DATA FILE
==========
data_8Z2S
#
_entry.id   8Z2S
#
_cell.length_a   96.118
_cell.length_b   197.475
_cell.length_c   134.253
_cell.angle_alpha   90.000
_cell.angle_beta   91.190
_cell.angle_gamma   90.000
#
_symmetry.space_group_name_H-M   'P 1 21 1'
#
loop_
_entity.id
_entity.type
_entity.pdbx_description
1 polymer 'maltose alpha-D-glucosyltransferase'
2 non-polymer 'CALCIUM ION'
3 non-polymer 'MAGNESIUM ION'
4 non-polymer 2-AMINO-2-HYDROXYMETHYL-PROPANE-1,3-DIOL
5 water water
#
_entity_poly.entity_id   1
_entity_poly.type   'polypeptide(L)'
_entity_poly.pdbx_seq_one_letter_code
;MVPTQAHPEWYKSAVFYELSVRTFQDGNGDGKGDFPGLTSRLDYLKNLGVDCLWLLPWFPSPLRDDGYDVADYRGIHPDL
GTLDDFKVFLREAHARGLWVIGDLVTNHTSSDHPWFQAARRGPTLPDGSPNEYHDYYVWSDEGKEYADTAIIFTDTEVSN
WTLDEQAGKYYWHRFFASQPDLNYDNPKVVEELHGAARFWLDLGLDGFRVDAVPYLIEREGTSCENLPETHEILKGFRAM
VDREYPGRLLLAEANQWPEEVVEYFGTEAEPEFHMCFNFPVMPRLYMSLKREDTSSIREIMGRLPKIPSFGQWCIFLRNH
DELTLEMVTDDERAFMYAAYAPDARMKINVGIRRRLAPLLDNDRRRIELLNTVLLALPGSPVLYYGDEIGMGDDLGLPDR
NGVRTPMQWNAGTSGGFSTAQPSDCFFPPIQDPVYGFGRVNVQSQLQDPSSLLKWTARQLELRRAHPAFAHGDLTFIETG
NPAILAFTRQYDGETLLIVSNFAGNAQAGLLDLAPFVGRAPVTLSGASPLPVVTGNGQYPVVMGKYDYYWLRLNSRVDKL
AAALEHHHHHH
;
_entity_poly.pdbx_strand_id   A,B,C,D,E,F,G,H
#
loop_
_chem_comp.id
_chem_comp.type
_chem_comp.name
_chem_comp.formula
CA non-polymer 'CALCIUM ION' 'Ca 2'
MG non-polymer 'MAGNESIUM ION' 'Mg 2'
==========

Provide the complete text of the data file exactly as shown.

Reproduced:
data_8Z2S
#
_entry.id   8Z2S
#
_cell.length_a   96.118
_cell.length_b   197.475
_cell.length_c   134.253
_cell.angle_alpha   90.000
_cell.angle_beta   91.190
_cell.angle_gamma   90.000
#
_symmetry.space_group_name_H-M   'P 1 21 1'
#
loop_
_entity.id
_entity.type
_entity.pdbx_description
1 polymer 'maltose alpha-D-glucosyltransferase'
2 non-polymer 'CALCIUM ION'
3 non-polymer 'MAGNESIUM ION'
4 non-polymer 2-AMINO-2-HYDROXYMETHYL-PROPANE-1,3-DIOL
5 water water
#
_entity_poly.entity_id   1
_entity_poly.type   'polypeptide(L)'
_entity_poly.pdbx_seq_one_letter_code
;MVPTQAHPEWYKSAVFYELSVRTFQDGNGDGKGDFPGLTSRLDYLKNLGVDCLWLLPWFPSPLRDDGYDVADYRGIHPDL
GTLDDFKVFLREAHARGLWVIGDLVTNHTSSDHPWFQAARRGPTLPDGSPNEYHDYYVWSDEGKEYADTAIIFTDTEVSN
WTLDEQAGKYYWHRFFASQPDLNYDNPKVVEELHGAARFWLDLGLDGFRVDAVPYLIEREGTSCENLPETHEILKGFRAM
VDREYPGRLLLAEANQWPEEVVEYFGTEAEPEFHMCFNFPVMPRLYMSLKREDTSSIREIMGRLPKIPSFGQWCIFLRNH
DELTLEMVTDDERAFMYAAYAPDARMKINVGIRRRLAPLLDNDRRRIELLNTVLLALPGSPVLYYGDEIGMGDDLGLPDR
NGVRTPMQWNAGTSGGFSTAQPSDCFFPPIQDPVYGFGRVNVQSQLQDPSSLLKWTARQLELRRAHPAFAHGDLTFIETG
NPAILAFTRQYDGETLLIVSNFAGNAQAGLLDLAPFVGRAPVTLSGASPLPVVTGNGQYPVVMGKYDYYWLRLNSRVDKL
AAALEHHHHHH
;
_entity_poly.pdbx_strand_id   A,B,C,D,E,F,G,H
#
loop_
_chem_comp.id
_chem_comp.type
_chem_comp.name
_chem_comp.formula
CA non-polymer 'CALCIUM ION' 'Ca 2'
MG non-polymer 'MAGNESIUM ION' 'Mg 2'